Another even tinier cabin at the homestead is Suki’s cabin. Suki is a professional ski instructor who works in Japan during the winter months teaching skiing. During the summer months he works at Will’s place. Suki has been coming to the homestead for many, many years, and has constructed his own tiny cabin. It’s nestled among the treetops, elevated about ten feet over the ground; you look out his windows or sit on his tiny balcony, and you’re looking into the treetops. Suki’s sparsely furnished cabin has the esthetics of an uncluttered and serene Japanese sensibility. Deep in the woods, it’s beautiful.

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  16. Baboons are readers. For those who haven’t yet read her, Sarah Susanka is someone you want to get to know. Curl up in a comfortable place with her first book, The Not So Big House. Her background is appealing. She was bor in Kent, in England. She graduated from the University of Oregon, then settled in Minneapolis. Her first book was based on her U of MN master’s degree thesis. Susanka is generally credited with having launched a trend in home design. I think she is not considered the originator of the tiny house phenomenon, although her theories might have influenced it. I’m more at home with “not so big” than with “tiny.”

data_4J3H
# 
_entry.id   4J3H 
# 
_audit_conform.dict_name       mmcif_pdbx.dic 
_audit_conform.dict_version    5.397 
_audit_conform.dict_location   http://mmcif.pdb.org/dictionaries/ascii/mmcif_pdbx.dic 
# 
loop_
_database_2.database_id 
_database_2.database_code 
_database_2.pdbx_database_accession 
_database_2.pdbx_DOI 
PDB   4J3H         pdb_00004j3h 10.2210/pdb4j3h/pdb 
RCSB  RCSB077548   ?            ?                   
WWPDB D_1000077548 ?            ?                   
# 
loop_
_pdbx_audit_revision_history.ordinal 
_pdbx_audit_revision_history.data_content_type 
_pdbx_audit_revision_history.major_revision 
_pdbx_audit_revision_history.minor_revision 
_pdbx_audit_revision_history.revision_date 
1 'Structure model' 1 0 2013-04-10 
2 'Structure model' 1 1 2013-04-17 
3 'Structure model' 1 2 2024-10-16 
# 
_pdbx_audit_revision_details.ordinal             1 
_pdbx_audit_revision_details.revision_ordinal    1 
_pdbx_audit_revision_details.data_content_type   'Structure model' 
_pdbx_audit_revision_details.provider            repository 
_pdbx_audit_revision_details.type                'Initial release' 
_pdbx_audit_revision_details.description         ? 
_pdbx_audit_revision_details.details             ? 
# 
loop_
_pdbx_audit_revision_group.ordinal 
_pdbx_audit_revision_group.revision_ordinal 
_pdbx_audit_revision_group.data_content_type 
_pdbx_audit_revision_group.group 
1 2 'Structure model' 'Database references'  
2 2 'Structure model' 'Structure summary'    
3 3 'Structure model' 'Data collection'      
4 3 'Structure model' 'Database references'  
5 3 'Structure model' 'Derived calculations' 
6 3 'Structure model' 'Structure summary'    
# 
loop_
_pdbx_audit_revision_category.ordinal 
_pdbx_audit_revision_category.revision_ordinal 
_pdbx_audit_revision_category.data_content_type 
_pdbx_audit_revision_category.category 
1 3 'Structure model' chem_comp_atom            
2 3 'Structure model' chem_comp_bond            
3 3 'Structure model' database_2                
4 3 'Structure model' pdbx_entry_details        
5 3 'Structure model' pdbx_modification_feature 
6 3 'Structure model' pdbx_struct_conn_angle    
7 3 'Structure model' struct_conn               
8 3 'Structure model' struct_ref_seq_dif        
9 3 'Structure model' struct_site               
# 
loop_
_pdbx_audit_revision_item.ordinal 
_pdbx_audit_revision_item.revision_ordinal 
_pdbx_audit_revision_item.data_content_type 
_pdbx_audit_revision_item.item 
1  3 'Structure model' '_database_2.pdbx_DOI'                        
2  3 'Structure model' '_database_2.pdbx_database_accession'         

Liked by 2 people

    1. I’ll grant you that Susanka has designed some lovely and innovative homes. I do think, however, that “the not so big” is a matter of perspective. Many of the “not so big” houses are in the neighborhood of 2,500 sq. ft, maybe not a McMansion, but to my way of thinking, still a pretty sizeable home. Certainly a far cry from the tiny home.